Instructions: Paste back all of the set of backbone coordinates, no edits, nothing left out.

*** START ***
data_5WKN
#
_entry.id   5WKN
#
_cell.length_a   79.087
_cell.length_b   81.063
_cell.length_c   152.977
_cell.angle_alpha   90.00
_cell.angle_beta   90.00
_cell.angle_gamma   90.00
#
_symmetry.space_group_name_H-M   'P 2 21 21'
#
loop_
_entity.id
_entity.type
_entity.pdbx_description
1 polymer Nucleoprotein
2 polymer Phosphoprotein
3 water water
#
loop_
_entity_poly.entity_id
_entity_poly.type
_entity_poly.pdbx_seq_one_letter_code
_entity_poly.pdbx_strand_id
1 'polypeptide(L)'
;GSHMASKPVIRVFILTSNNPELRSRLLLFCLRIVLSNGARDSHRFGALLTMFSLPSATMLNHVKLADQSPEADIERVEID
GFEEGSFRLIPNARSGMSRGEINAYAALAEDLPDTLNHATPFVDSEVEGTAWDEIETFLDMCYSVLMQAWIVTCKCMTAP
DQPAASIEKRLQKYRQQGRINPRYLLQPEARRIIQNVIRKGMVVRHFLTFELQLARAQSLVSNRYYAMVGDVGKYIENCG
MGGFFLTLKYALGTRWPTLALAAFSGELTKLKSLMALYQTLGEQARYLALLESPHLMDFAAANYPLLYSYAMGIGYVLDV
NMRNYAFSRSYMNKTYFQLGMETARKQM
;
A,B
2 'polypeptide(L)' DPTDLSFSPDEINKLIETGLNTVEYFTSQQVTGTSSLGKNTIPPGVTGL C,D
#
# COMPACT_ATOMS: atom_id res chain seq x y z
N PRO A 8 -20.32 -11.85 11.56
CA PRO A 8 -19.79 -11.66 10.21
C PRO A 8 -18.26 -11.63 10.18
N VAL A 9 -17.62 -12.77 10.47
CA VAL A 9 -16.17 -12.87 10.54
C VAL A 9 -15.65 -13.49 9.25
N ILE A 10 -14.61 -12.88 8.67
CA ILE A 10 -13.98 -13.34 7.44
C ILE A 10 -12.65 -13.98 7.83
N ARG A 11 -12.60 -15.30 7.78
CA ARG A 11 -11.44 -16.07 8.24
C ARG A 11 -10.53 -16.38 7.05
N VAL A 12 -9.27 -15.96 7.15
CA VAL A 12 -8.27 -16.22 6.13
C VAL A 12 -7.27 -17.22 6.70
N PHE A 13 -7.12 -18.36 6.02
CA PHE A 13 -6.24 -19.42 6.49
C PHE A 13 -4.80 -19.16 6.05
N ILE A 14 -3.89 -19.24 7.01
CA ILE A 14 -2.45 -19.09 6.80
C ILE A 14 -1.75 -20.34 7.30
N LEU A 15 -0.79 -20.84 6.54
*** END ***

data_5WKN
#
_entry.id   5WKN
#
_cell.length_a   79.087
_cell.length_b   81.063
_cell.length_c   152.977
_cell.angle_alpha   90.00
_cell.angle_beta   90.00
_cell.angle_gamma   90.00
#
_symmetry.space_group_name_H-M   'P 2 21 21'
#
loop_
_entity.id
_entity.type
_entity.pdbx_description
1 polymer Nucleoprotein
2 polymer Phosphoprotein
3 water water
#
loop_
_entity_poly.entity_id
_entity_poly.type
_entity_poly.pdbx_seq_one_letter_code
_entity_poly.pdbx_strand_id
1 'polypeptide(L)'
;GSHMASKPVIRVFILTSNNPELRSRLLLFCLRIVLSNGARDSHRFGALLTMFSLPSATMLNHVKLADQSPEADIERVEID
GFEEGSFRLIPNARSGMSRGEINAYAALAEDLPDTLNHATPFVDSEVEGTAWDEIETFLDMCYSVLMQAWIVTCKCMTAP
DQPAASIEKRLQKYRQQGRINPRYLLQPEARRIIQNVIRKGMVVRHFLTFELQLARAQSLVSNRYYAMVGDVGKYIENCG
MGGFFLTLKYALGTRWPTLALAAFSGELTKLKSLMALYQTLGEQARYLALLESPHLMDFAAANYPLLYSYAMGIGYVLDV
NMRNYAFSRSYMNKTYFQLGMETARKQM
;
A,B
2 'polypeptide(L)' DPTDLSFSPDEINKLIETGLNTVEYFTSQQVTGTSSLGKNTIPPGVTGL C,D
#
# COMPACT_ATOMS: atom_id res chain seq x y z
N PRO A 8 -20.32 -11.85 11.56
CA PRO A 8 -19.79 -11.66 10.21
C PRO A 8 -18.26 -11.63 10.18
N VAL A 9 -17.62 -12.77 10.47
CA VAL A 9 -16.17 -12.87 10.54
C VAL A 9 -15.65 -13.49 9.25
N ILE A 10 -14.61 -12.88 8.67
CA ILE A 10 -13.98 -13.34 7.44
C ILE A 10 -12.65 -13.98 7.83
N ARG A 11 -12.60 -15.30 7.78
CA ARG A 11 -11.44 -16.07 8.24
C ARG A 11 -10.53 -16.38 7.05
N VAL A 12 -9.27 -15.96 7.15
CA VAL A 12 -8.27 -16.22 6.13
C VAL A 12 -7.27 -17.22 6.70
N PHE A 13 -7.12 -18.36 6.02
CA PHE A 13 -6.24 -19.42 6.49
C PHE A 13 -4.80 -19.16 6.05
N ILE A 14 -3.89 -19.24 7.01
CA ILE A 14 -2.45 -19.09 6.80
C ILE A 14 -1.75 -20.34 7.30
N LEU A 15 -0.79 -20.84 6.54